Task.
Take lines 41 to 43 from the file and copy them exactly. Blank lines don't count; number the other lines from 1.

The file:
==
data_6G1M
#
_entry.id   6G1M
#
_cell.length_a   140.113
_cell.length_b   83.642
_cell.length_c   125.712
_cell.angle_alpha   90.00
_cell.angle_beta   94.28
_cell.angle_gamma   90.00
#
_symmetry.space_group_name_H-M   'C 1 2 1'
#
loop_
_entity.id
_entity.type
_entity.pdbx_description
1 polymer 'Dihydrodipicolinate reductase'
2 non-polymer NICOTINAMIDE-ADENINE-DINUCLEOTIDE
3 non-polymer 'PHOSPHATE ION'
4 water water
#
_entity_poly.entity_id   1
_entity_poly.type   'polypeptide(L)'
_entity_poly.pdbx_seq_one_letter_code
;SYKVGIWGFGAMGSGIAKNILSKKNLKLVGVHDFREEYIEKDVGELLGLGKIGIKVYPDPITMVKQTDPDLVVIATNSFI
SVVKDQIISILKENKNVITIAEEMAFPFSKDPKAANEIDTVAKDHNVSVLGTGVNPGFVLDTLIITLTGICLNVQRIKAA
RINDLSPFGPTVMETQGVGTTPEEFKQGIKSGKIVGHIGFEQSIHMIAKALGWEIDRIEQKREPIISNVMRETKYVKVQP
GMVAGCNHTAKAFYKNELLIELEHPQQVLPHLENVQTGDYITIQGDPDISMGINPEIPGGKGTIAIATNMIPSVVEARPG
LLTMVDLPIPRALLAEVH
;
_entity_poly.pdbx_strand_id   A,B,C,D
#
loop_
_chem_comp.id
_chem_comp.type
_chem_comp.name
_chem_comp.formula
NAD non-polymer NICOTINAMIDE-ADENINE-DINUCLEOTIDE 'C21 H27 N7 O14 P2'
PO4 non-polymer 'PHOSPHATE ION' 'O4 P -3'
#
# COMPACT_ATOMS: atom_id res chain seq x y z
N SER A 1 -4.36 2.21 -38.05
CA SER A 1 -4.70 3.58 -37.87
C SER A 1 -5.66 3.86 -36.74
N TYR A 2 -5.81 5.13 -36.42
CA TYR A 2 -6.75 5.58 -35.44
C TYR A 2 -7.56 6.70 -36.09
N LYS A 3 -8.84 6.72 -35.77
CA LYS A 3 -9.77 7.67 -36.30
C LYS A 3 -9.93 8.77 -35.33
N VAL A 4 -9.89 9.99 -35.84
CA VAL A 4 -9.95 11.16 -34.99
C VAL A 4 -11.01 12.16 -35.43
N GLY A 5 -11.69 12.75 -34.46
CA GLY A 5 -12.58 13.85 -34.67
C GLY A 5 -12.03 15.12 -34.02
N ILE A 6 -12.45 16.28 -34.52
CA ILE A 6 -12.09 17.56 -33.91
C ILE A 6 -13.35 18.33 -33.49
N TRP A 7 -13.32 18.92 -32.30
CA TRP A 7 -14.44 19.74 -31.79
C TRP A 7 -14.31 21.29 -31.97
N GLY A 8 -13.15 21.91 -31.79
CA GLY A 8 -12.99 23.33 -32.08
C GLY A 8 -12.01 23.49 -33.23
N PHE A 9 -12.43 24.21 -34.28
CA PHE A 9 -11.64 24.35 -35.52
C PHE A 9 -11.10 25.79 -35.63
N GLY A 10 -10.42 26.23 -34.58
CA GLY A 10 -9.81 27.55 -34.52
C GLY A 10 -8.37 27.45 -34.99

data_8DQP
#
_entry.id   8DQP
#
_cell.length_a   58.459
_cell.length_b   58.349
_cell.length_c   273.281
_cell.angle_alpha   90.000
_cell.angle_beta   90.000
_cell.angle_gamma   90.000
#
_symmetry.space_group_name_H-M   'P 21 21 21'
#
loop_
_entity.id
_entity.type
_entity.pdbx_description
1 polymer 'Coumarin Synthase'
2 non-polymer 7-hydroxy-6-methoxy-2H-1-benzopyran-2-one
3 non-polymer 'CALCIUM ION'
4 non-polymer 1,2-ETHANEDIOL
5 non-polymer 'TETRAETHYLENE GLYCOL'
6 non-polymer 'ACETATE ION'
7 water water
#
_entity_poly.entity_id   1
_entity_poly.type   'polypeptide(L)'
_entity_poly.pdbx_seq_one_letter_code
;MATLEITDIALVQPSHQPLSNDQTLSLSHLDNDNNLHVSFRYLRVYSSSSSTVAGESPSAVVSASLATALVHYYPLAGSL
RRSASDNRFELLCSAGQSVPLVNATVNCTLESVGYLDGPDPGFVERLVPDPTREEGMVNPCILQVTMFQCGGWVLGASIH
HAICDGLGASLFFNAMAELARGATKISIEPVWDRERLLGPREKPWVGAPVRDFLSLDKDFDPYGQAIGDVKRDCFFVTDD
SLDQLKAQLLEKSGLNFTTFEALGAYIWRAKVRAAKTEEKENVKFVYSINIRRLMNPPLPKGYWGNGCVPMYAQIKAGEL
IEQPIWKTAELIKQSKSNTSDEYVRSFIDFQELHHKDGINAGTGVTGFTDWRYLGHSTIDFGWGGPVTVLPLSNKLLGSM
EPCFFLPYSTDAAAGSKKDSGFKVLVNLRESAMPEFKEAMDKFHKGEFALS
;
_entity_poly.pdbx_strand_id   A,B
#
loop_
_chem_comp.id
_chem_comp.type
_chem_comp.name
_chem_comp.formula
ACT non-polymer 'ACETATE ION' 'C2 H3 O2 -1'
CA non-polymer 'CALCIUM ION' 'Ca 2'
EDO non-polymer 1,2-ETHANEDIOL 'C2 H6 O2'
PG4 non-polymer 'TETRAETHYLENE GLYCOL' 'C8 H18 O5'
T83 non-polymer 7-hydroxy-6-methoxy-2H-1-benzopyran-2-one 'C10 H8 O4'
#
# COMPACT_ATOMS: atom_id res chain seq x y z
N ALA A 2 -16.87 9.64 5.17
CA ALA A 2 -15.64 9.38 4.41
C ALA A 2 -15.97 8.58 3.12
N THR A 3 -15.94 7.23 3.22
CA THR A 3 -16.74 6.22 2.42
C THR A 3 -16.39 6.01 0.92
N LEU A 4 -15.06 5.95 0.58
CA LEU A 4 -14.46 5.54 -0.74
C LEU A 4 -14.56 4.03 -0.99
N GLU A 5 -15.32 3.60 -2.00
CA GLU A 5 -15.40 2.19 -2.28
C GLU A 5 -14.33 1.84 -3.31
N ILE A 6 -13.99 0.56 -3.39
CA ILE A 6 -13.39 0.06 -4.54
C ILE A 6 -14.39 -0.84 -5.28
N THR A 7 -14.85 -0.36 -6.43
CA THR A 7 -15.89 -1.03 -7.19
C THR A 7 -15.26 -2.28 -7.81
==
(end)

#
# COMPACT_ATOMS: atom_id res chain seq x y z
N SER A 1 -4.36 2.21 -38.05